EPA offers information, testing for lead contamination in Evansville

EPA offers information, testing for lead contamination in Evansville
Published: Apr. 25, 2023 at 4:11 PM CDT
Email This Link
Share on Pinterest
Share on LinkedIn

EVANSVILLE, Ind. (WFIE) - On Thursday, the Environmental Protection Agency held an open house to take samples and provide information about lead and arsenic contamination.

The open house is an annual event to boost clean-up efforts in the Jacobsville neighborhood.

According to the EPA, industrial activities in the Jacobsville area dating back to the 1880s left most of Evansville’s soil at risk for lead and arsenic contamination.

Beth Reiner, who was at the open house, said they’ve been working to get rid of that.

“The USEPA has been out here for about 10 years,” she said. “We’ve been sampling residential properties within the superfund site.”

At the event, EPD officials told people how to avoid contamination. That includes washing hands, taking shoes off when indoors, and keeping your kids from ingesting dirt.

[Previous: Final health report on lead contamination in Jacobsville neighborhood]

They said if your soil is tested and shows lead contamination, the EPA will come to excavate your yard and replace the soil, free of charge.

So far, officials said they’ve cleaned 4,000 properties, tested 6,000 of them, and they have 3,000 left to be tested in the Jacobsville Neighborhood Soil Contamination site.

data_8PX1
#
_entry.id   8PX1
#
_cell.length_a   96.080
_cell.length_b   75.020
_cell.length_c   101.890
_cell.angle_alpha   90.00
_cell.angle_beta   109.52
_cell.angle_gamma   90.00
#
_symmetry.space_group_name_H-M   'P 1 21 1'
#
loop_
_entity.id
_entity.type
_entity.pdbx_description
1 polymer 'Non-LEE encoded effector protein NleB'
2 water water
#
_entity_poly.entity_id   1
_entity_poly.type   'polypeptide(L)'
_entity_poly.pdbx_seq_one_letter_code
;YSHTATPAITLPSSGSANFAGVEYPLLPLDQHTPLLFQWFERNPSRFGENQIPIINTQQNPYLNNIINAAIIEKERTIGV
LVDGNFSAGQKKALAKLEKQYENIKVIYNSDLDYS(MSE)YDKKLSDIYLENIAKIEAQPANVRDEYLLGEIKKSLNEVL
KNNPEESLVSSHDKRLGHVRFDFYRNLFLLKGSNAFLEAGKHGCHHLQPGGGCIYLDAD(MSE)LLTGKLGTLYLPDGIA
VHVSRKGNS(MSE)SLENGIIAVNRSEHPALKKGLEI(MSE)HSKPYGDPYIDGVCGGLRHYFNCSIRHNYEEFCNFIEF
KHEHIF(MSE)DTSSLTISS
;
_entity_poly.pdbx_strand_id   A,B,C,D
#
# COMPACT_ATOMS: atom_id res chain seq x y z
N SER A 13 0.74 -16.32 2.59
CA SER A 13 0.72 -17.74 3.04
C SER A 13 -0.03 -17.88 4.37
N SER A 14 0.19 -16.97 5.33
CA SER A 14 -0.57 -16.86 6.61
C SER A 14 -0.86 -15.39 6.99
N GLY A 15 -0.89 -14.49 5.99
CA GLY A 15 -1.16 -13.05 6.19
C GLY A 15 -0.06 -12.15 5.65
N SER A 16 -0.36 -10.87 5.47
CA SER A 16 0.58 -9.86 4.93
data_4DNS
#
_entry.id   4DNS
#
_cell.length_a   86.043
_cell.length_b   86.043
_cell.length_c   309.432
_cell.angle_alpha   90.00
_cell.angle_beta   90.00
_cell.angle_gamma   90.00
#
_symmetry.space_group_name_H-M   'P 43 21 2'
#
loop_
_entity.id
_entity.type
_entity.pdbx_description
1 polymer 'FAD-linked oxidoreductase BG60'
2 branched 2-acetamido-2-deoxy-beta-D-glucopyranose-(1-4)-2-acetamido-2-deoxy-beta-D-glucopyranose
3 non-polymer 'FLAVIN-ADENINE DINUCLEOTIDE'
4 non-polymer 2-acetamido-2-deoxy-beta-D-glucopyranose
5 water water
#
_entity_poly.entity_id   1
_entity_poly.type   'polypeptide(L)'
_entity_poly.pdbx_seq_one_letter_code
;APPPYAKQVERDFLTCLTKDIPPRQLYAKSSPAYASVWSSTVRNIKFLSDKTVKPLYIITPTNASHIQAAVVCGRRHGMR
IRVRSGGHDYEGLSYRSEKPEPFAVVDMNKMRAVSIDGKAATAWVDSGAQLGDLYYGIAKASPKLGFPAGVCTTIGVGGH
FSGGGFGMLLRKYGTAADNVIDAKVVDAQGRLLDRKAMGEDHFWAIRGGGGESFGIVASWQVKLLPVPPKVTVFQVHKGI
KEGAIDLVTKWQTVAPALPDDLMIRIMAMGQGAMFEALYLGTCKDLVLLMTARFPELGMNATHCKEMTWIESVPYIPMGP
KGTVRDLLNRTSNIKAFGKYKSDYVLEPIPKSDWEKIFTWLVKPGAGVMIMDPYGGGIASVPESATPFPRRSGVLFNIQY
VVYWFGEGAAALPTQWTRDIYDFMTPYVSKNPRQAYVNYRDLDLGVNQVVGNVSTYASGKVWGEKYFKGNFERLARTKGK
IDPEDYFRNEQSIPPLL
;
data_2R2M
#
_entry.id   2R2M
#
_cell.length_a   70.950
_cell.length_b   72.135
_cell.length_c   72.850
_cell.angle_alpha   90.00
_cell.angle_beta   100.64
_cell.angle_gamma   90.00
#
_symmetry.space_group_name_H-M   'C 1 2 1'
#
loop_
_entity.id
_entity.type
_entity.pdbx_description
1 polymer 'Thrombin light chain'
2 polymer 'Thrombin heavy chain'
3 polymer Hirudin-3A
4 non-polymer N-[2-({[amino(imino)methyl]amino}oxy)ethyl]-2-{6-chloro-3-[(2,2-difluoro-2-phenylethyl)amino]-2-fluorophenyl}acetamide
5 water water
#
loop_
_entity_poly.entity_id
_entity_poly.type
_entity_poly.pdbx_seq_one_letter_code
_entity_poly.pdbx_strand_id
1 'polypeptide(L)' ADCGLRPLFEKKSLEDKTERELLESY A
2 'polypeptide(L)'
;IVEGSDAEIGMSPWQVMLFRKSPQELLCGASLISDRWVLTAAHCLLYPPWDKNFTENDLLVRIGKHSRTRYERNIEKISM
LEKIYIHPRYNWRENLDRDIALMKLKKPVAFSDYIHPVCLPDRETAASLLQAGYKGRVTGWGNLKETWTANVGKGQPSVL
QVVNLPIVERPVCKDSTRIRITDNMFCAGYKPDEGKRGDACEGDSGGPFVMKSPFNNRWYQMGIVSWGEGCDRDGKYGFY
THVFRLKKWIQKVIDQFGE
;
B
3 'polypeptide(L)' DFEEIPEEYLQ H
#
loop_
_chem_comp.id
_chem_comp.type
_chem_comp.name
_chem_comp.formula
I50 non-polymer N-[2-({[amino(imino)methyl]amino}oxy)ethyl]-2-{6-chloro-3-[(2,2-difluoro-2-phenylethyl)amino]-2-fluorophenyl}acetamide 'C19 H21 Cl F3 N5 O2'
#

Reiner stressed that it’s important for people to work with the EPA to get their homes checked.

“Please please really take a look and understand how important this is to get cleaned up,” she said. “Lead can really affect kids’ ability to learn.”

Public health agencies recommend lead testing for children who live in homes built before 1978 or if there are elevated levels of lead in the backyard.

The Vanderburgh County Health Department was there testing kids as the night went on, but it’s a service they provide year-round.

The open house also featured a demonstration for installing water filters. They said for sinks with an aeration filter, such as those found in a bathroom, an attachable filter works best. Separate filters that can hold water and be stored in a fridge or on the counter are best for kitchen sinks, especially if they have a hose attachment.

More information on the Jacobsville area superfund site can be found on the EPA’s website.

For soil sampling questions you can call Beth Reiner at 312-886-0170.

For soil cleanup questions you can call Brandon Pursel at 312-353-9229.

For blood lead testing at the Vanderburgh County Health Department, call 812-435-5568.